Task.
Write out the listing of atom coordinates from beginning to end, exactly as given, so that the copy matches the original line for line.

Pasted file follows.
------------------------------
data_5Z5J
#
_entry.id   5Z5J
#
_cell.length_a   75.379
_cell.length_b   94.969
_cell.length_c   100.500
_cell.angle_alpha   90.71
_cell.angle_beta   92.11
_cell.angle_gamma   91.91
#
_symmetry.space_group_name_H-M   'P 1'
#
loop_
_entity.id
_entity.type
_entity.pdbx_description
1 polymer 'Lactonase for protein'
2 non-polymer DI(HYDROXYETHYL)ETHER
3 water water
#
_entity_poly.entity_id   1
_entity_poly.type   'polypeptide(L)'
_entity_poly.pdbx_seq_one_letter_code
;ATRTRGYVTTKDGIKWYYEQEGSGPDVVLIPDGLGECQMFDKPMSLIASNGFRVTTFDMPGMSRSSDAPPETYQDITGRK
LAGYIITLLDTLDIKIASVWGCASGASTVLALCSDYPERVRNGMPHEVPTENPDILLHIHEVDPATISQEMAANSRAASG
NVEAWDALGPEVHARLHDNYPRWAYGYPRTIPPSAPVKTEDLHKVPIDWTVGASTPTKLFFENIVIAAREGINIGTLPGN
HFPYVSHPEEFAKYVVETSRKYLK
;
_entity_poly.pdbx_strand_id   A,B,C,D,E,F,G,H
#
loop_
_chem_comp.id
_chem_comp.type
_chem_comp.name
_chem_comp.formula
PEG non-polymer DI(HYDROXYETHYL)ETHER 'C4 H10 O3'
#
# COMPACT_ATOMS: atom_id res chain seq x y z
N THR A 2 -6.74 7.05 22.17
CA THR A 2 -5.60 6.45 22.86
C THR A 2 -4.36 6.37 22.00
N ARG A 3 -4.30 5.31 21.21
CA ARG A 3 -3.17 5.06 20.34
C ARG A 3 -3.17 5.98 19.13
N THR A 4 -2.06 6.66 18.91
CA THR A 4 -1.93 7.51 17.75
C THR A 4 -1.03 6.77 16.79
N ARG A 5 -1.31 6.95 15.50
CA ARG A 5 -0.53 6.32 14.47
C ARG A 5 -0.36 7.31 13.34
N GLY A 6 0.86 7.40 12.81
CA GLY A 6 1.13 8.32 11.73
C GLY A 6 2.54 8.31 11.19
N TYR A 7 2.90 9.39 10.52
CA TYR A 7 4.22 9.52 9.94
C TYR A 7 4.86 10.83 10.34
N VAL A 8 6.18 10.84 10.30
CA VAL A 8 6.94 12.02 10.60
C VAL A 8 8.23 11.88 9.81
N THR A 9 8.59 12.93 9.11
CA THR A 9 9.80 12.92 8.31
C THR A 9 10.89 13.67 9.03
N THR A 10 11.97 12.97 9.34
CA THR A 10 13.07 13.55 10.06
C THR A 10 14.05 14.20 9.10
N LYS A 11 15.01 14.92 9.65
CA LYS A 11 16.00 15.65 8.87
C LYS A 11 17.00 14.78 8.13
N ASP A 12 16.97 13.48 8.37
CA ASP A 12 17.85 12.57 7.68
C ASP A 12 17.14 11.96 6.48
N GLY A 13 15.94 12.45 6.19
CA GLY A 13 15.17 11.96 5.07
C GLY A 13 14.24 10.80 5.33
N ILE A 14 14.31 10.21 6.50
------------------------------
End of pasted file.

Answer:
data_5Z5J
#
_entry.id   5Z5J
#
_cell.length_a   75.379
_cell.length_b   94.969
_cell.length_c   100.500
_cell.angle_alpha   90.71
_cell.angle_beta   92.11
_cell.angle_gamma   91.91
#
_symmetry.space_group_name_H-M   'P 1'
#
loop_
_entity.id
_entity.type
_entity.pdbx_description
1 polymer 'Lactonase for protein'
2 non-polymer DI(HYDROXYETHYL)ETHER
3 water water
#
_entity_poly.entity_id   1
_entity_poly.type   'polypeptide(L)'
_entity_poly.pdbx_seq_one_letter_code
;ATRTRGYVTTKDGIKWYYEQEGSGPDVVLIPDGLGECQMFDKPMSLIASNGFRVTTFDMPGMSRSSDAPPETYQDITGRK
LAGYIITLLDTLDIKIASVWGCASGASTVLALCSDYPERVRNGMPHEVPTENPDILLHIHEVDPATISQEMAANSRAASG
NVEAWDALGPEVHARLHDNYPRWAYGYPRTIPPSAPVKTEDLHKVPIDWTVGASTPTKLFFENIVIAAREGINIGTLPGN
HFPYVSHPEEFAKYVVETSRKYLK
;
_entity_poly.pdbx_strand_id   A,B,C,D,E,F,G,H
#
loop_
_chem_comp.id
_chem_comp.type
_chem_comp.name
_chem_comp.formula
PEG non-polymer DI(HYDROXYETHYL)ETHER 'C4 H10 O3'
#
# COMPACT_ATOMS: atom_id res chain seq x y z
N THR A 2 -6.74 7.05 22.17
CA THR A 2 -5.60 6.45 22.86
C THR A 2 -4.36 6.37 22.00
N ARG A 3 -4.30 5.31 21.21
CA ARG A 3 -3.17 5.06 20.34
C ARG A 3 -3.17 5.98 19.13
N THR A 4 -2.06 6.66 18.91
CA THR A 4 -1.93 7.51 17.75
C THR A 4 -1.03 6.77 16.79
N ARG A 5 -1.31 6.95 15.50
CA ARG A 5 -0.53 6.32 14.47
C ARG A 5 -0.36 7.31 13.34
N GLY A 6 0.86 7.40 12.81
CA GLY A 6 1.13 8.32 11.73
C GLY A 6 2.54 8.31 11.19
N TYR A 7 2.90 9.39 10.52
CA TYR A 7 4.22 9.52 9.94
C TYR A 7 4.86 10.83 10.34
N VAL A 8 6.18 10.84 10.30
CA VAL A 8 6.94 12.02 10.60
C VAL A 8 8.23 11.88 9.81
N THR A 9 8.59 12.93 9.11
CA THR A 9 9.80 12.92 8.31
C THR A 9 10.89 13.67 9.03
N THR A 10 11.97 12.97 9.34
CA THR A 10 13.07 13.55 10.06
C THR A 10 14.05 14.20 9.10
N LYS A 11 15.01 14.92 9.65
CA LYS A 11 16.00 15.65 8.87
C LYS A 11 17.00 14.78 8.13
N ASP A 12 16.97 13.48 8.37
CA ASP A 12 17.85 12.57 7.68
C ASP A 12 17.14 11.96 6.48
N GLY A 13 15.94 12.45 6.19
CA GLY A 13 15.17 11.96 5.07
C GLY A 13 14.24 10.80 5.33
N ILE A 14 14.31 10.21 6.50